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Top 10 singers from ‘Tomorrow’s National Singer’ say their music sets them apart

Clockwise from top left: Singers Bak Chang-geun, Kim Dong-hyun, Lee Solomon, Lee Byeong-chan, Park Jang-hyun, Kim Young-heum, Kim Hee-seok, Jo Yeon-ho, Son Jin-wook and Ko Eun-sung are the top 10 contestants of “Tomorrow’s National Singer.” (n.CH Entertainment, TV Chosun)
Clockwise from top left: Singers Bak Chang-geun, Kim Dong-hyun, Lee Solomon, Lee Byeong-chan, Park Jang-hyun, Kim Young-heum, Kim Hee-seok, Jo Yeon-ho, Son Jin-wook and Ko Eun-sung are the top 10 contestants of “Tomorrow’s National Singer.” (n.CH Entertainment, TV Chosun)

For the top 10 contestants of TV Chosun’s K-pop audition program, “Tomorrow’s National Singer,” their range of music is what differentiates them from other outstanding singers from other audition programs.

“From a folk singer to vocalist in a rock band and from a K-pop boy band to actor in a musical stage, all the members have unique charms to make an appeal to the public,” Park Jang-hyun said in an interview in Gangnam, southern Seoul, on Wednesday. “With different tones and voices, we would like to impress the fans and audience.”

Another contestant, Ko Eun-sung, who ranked sixth on the show, echoed Park’s views.

“I am not sure if the expression is appropriate, but I think we are like a buffet, where the viewers and listeners can select the music of their taste,” Ko said.

After the success of cable channel TV Chosun’s two audition programs, “Miss Trot” (2019) and “Mr. Trot” (2020), the broadcaster hoped “Tomorrow’s National Singer” would be an avenue to discover new talents that appeal to both local and global viewers.

The program, featuring contenders from different age groups and backgrounds, caught viewers’ attention with their individual stories.

The fierce competition came to an end as the final episode aired on Dec. 23, recording an 18.8 percent viewership nationwide, according to market tracker Nielsen Korea.

For many of the contestants, the show was a meaningful opportunity.

Park, who took fifth place on the show, said he thought he benefitted the most from the program among the top 10 finalists.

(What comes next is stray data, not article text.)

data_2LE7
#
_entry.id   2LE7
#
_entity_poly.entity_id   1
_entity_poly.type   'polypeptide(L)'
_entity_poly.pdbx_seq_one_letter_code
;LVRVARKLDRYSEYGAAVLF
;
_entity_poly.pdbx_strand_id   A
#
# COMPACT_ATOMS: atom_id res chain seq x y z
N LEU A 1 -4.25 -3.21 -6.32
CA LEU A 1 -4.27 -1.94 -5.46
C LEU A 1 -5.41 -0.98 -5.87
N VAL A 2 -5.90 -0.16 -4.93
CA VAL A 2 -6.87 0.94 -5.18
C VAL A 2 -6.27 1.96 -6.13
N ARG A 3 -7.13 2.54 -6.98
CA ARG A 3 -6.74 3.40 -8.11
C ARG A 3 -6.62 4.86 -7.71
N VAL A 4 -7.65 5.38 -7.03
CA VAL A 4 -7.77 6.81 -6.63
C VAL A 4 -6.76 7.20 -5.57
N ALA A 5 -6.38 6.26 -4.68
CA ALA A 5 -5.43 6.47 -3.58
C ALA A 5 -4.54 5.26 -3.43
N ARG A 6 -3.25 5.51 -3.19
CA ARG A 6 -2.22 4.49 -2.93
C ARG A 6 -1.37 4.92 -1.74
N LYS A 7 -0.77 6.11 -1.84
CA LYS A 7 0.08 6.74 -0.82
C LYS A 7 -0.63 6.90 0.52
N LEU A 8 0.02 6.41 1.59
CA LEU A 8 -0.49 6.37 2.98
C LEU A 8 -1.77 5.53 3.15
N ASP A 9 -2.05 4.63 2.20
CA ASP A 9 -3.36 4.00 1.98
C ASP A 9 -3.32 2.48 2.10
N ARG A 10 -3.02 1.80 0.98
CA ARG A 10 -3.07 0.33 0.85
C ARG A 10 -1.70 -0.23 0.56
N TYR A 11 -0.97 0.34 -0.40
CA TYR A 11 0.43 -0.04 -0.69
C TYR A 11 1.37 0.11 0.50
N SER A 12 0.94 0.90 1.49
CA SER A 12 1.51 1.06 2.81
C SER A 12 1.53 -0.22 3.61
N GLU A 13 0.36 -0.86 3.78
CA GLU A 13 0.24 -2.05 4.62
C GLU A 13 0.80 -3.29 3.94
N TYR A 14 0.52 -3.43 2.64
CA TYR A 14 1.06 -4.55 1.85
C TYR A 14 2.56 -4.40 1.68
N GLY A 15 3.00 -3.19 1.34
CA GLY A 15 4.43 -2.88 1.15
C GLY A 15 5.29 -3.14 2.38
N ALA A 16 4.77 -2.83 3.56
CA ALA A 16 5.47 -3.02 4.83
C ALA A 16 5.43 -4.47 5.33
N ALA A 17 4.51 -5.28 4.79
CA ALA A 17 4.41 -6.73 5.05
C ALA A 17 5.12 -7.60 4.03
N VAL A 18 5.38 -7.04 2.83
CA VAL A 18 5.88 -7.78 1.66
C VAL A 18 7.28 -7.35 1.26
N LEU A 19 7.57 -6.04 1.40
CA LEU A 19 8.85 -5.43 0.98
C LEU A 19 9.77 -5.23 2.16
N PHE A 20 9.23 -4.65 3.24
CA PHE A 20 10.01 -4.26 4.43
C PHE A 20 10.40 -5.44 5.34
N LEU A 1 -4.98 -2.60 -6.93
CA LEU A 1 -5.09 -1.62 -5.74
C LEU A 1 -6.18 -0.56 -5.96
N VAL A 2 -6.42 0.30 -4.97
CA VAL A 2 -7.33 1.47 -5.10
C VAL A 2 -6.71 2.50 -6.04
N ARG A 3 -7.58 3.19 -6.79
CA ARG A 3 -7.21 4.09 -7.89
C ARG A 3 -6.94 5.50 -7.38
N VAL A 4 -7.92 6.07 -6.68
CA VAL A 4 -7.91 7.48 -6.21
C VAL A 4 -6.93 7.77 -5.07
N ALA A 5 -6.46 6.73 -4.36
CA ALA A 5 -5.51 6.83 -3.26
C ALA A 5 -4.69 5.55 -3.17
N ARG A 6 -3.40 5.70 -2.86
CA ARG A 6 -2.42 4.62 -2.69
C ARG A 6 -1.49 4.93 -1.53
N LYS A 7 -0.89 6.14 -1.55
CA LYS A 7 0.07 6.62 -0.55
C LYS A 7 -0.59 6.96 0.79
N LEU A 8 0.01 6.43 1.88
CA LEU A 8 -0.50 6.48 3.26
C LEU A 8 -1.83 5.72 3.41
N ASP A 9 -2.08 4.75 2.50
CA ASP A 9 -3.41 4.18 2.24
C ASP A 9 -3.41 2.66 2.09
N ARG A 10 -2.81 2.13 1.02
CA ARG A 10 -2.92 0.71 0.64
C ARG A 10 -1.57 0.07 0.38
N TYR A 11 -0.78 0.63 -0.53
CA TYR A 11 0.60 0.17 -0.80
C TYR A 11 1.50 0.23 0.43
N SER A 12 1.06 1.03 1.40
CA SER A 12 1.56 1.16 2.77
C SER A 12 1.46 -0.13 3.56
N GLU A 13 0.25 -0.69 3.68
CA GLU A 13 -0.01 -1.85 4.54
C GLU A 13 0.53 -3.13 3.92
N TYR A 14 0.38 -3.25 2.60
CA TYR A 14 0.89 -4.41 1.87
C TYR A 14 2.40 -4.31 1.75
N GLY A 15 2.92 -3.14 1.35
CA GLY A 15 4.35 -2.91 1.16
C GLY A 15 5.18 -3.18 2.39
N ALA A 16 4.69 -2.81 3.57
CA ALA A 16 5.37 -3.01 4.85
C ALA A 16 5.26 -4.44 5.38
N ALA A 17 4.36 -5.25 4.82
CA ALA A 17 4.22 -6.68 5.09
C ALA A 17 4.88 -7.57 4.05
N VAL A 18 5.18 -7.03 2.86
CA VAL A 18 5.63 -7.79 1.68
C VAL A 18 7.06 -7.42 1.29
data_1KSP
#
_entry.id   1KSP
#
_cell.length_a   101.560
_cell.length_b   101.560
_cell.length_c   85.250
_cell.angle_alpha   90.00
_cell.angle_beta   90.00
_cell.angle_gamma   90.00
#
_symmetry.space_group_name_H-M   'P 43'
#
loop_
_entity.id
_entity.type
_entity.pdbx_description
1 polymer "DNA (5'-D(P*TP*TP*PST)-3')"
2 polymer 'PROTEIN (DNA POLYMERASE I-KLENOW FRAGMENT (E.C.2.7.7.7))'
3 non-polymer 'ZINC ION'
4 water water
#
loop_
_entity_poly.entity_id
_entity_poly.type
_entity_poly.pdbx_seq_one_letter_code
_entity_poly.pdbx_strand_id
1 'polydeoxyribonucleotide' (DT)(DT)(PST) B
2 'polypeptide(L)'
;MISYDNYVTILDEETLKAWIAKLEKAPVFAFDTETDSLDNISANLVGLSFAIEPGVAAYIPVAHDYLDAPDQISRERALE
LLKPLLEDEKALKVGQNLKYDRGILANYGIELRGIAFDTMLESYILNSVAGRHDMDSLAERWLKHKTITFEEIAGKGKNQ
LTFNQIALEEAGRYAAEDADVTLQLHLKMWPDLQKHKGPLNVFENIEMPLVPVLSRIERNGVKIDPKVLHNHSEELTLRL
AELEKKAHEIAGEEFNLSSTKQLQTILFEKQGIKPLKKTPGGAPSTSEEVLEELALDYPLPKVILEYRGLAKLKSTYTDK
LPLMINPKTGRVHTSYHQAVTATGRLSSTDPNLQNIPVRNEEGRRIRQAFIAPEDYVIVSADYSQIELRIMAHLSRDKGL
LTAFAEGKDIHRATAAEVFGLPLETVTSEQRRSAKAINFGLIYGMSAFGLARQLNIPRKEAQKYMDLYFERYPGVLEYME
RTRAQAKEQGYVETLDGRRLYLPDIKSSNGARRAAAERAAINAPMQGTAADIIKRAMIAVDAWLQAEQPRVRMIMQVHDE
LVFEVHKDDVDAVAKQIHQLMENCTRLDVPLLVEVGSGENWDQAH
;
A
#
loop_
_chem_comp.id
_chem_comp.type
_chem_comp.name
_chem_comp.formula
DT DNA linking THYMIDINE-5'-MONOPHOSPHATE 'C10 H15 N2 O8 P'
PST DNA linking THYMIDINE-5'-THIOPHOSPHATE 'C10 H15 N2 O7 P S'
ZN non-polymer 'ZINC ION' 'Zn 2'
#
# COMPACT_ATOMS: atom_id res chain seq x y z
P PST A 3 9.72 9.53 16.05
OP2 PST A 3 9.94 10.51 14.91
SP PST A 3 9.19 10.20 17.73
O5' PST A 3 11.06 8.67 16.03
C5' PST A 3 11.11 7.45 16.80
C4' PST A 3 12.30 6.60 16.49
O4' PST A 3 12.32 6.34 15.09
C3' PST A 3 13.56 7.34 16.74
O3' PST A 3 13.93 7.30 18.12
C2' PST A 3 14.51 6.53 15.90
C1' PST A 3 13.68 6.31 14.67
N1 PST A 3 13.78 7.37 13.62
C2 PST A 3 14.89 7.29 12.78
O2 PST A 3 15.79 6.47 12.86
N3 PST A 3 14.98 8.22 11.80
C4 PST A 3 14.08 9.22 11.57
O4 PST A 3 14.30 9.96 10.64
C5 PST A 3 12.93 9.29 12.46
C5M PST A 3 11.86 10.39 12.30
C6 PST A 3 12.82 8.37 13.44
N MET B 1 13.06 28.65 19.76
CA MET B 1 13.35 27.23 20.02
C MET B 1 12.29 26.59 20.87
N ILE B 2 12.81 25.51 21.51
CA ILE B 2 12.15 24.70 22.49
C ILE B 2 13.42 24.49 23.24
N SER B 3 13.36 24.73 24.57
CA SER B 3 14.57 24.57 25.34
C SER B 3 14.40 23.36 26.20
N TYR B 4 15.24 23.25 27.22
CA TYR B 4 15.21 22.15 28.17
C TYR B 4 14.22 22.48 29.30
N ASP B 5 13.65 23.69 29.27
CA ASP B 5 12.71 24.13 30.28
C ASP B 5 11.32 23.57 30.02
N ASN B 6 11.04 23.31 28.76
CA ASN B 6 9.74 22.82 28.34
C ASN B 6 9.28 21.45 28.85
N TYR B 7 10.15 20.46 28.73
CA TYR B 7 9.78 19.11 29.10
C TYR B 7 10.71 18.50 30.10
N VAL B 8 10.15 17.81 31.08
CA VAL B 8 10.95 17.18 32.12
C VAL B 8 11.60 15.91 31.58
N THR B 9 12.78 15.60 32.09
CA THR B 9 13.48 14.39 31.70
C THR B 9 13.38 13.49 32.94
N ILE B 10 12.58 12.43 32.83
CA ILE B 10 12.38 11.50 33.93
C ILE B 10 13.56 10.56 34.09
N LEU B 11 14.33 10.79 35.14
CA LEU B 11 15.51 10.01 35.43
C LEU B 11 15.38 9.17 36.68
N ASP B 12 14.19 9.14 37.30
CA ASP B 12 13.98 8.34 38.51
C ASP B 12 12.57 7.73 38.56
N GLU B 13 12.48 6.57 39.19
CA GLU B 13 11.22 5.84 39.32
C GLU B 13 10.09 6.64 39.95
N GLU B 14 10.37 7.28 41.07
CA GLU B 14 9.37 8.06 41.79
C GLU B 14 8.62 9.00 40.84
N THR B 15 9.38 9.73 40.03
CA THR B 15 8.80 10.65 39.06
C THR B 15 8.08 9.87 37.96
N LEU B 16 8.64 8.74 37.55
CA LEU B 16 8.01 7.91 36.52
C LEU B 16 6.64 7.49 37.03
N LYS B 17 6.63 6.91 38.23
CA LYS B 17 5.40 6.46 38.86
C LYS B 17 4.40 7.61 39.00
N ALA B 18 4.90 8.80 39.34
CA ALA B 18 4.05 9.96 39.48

“I was able to overcome my own fear to sing on a stage. Though I made a mistake in my performance during the semifinal stage, I recognized that people wanted to hear my voice regardless of my errors. This experience totally changed my views and made me confident to become a real singer,” said Park.

Bak Chang-geun, a 49-year-old folk singer and the winner of the program, said the show was a learning lesson for him.

“No musicians will be 100 percent-satisfied with their songs and music until their death,” said Bak, who had debuted in 1999. “As an old musician, I was in a period of reflecting myself and questioning whether my path was a right choice. But I was fortunate enough to have a time and opportunity to grow as the artist by receiving comments and feedbacks from the professionals,” Bak said.

For a poet and singer Lee Solomon, who ranked third on the program, “Tomorrow’s National Singer” was a precious chapter in his life.

“I recognized that there are many times, when you get ignored for chasing your dream. But the program made my doubts disappear and gave me courage to do what I really love,” Lee told The Korea Herald. “The message of ‘never give up’ was a great asset that I received from the program along with the nine brothers sitting next to me.”

Though their performances and songs mesmerized fans online, the top 10 contestants said they did not feel much difference after the competition.

“Though a week has passed after the show’s finale, all members, including myself, spent a lot of time on preparing the gala show and concert in February 2022. We hope to meet the fans and wish to give them a memorable experience with our music,” 27-year-old rock vocalist Son Jin-wook said.

According to the artists’ agency n.CH Entertainment, tickets for the first three sessions of their nationwide tour have already sold out.

The concert is scheduled to kick off at Jamsil Sports Complex in southern Seoul on Feb. 26, 2022.

By Lee Si-jin (sj_lee@heraldcorp.com)
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